Sri Mata Amritanandamayi Devi’s Bharata Yatra 2007
6 March — the dry bed of the Tungabhadra River, near NH-7, Andhra Pradesh
This time of the year, many of India’s rivers have run dry. And until the rains come in June, they will remain that way—vast no man’s lands of sand and cracked earth, pointlessly winding towards the sea. The Tungabhadra is one such currently un-mighty river. And Tuesday it served as the ideal place for Amma and the 425 disciples and devotees travelling along with her to stop for a few hours on their way from Bangalore to Hyderabad.
Amma making chai
Amma’s camper had been slightly ahead of the Ashram buses, and when everyone reached the riverbed, Amma was already seated on a on a mat in its middle. A small fire pit had been set up using rocks for a border and sticks for fuel. Amma was heating the water for everyone’s chai. As everyone approached, they gathered around Amma in a circle. The sun was setting in the west—its red glow illuminating the lorries and buses rolling by on the bridge above. The massive, completely exposed foundation towers supporting the bridge looked surreal from down on the river bed. The sounds of traffic mixed with the sounds of nature.
In order to get the fire going, Amma began to blow on it. Afterwards, she told one of the brahmacharinis sitting near her a piece of advice from her childhood: “When you blow on the fire, imagine that you are blowing on Devi’s feet and chant your mantra.”
As the water heated over the fire, Amma began singing bhajans in Telugu, Hindi and Punjabi—languages of places Amma would soon be giving darshan. In each place Amma visits, she always sings a few songs in the local language—whether its Tamil, German, Japanese or Swahili.
As with all the bhajans Amma sings, each contained a teaching, and two of the new songs enumerated the importance of shifting one’s focus from the sense objects to the root source of the bliss that one seems to draw from their attainment.
In the first bhajan, written in Telugu, Amma asked the bee, the cataka bird 1 and the swan, if the things they longer for—honey, rain and cool waters—would ever truly fulfil them. Amma sang:
makaranda madhurya muna – telenduku
malletotta cerenu bhramaramu
prema mudhuryamuna telenduku – amma
otiki ceranu numanam – edi
bhramaramu telusuko madhuramu
“The bumble bee has reached the lily garden to taste the sweet honey.
Similarly, my mind has reached the lap of my Mother in order to taste her divine love.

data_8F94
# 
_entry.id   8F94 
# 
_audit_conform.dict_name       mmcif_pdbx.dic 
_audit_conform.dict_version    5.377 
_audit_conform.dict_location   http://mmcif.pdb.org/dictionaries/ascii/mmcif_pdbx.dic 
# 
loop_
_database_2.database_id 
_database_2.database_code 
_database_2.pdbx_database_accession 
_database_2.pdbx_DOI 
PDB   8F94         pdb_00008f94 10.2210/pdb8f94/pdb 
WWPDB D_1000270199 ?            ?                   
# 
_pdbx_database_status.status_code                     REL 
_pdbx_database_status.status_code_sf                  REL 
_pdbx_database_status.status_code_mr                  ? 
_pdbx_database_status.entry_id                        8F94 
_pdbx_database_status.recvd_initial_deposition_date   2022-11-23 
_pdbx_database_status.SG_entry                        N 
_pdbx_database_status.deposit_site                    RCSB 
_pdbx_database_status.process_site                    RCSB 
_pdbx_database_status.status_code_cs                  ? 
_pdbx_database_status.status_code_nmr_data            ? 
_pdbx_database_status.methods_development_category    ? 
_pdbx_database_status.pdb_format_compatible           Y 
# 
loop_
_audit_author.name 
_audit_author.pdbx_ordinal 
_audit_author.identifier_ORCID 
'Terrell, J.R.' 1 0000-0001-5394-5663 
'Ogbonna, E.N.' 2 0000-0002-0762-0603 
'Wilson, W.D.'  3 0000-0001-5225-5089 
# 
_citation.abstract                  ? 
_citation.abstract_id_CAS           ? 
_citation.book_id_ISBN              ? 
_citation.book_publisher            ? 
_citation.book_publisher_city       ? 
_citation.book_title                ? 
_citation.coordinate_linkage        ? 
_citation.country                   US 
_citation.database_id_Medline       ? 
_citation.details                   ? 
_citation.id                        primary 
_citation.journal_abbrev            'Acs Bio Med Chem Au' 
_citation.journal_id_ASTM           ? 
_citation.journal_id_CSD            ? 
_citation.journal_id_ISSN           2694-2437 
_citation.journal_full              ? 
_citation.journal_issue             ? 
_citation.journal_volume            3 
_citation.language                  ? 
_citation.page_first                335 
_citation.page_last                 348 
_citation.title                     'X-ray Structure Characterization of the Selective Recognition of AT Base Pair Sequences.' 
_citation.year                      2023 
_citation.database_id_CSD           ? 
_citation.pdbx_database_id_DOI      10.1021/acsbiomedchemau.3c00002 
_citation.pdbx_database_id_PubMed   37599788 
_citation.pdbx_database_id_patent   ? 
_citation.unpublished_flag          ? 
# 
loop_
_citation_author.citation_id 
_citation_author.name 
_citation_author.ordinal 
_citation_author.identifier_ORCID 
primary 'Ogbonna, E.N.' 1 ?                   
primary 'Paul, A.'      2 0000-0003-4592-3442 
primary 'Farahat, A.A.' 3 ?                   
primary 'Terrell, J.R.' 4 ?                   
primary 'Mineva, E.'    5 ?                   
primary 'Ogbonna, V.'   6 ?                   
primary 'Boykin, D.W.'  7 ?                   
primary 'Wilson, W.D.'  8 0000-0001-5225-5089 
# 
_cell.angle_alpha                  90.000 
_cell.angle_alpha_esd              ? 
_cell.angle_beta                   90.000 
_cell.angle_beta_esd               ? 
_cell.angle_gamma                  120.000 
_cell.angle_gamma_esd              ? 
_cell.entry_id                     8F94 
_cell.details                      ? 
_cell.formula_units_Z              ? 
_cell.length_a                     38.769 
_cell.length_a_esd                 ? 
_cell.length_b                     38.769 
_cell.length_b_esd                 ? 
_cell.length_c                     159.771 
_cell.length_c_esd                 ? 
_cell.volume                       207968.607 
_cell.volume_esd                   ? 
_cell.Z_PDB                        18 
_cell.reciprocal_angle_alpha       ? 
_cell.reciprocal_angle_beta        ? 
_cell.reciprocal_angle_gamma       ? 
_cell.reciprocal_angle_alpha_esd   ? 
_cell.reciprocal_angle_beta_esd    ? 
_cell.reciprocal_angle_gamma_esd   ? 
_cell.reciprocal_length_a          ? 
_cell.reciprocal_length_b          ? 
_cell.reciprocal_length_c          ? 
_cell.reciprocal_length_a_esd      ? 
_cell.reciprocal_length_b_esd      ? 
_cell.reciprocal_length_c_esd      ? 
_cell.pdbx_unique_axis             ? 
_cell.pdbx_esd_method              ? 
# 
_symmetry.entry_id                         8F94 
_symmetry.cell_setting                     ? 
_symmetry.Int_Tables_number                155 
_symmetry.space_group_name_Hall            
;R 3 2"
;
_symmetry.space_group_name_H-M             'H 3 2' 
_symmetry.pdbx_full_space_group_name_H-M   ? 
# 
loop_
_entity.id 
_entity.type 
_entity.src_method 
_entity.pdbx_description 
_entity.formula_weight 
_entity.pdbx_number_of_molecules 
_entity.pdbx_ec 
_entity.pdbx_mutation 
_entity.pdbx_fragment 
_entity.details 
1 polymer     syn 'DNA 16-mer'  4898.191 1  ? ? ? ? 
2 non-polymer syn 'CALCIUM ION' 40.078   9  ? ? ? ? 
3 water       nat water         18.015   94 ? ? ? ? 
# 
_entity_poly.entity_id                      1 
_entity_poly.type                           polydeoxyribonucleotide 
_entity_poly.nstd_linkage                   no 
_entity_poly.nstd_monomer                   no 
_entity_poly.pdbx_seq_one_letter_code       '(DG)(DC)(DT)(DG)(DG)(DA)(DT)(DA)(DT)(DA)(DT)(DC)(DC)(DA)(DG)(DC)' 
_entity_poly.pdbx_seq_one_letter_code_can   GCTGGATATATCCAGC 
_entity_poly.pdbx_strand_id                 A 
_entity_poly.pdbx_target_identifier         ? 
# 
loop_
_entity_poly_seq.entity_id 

Oh, bumble bee, do you really know sweetness?”
The other song, written in Hindi, focused more directly on the perils associated with indiscriminately pursuing the fulfilment of one’s desires. As such, it directly addressed the mind, saying: Mana re seekh prabhu ka hona—”Oh, mind, learn to become the Lord’s.” Before singing the song, Amma commented that the words were particularly profound.
“Oh, mind, learn to become the Lord’s.
With Ganga waters of tears that overflow from the eyes,
ever wash the Lord’s feet.
“Regardless of how many sense objects you have accumulated,
not one has ever been of any use to you.
Each and every thing you considered dear
has caused you anguish.
You have wasted your entire life acquiring.
Now learn to lose.
“Your desires have now become a burden;
they are drawing lines of sorrow.
Why do you cry in bondage,
when it was you yourself who architected all your boundaries?
Where will you find liberation,
if you don’t stop sowing the seeds of action?”
In the bhajan’s final verse, Amma offered a way out of the seemingly inescapable and never-ending cycle of desire and action:
“See all actions in this world as His.
Meditate upon Him in all actions.
He is the one who creates and the one who destroys.
Time and space are His.”
And then finally came the fruit of such a vision:
“Each moment in this life is sahaja samaadhi 2.
Where then is waking and sleeping?”
By the time Amma finished singing, the chai was ready, the sun had set and everything was dark. Amma got back into her camper and continued heading north to Hyderabad. How fortunate everyone was to have her as their guide.
1A mythological bird that will only drink rainwater as it falls from the cloud.
2Total, natural and effortless absorption in the supreme truth that everything inside and out is nothing but pure blissful consciousness—regardless of whether one is sleeping, dreaming, walking or talking.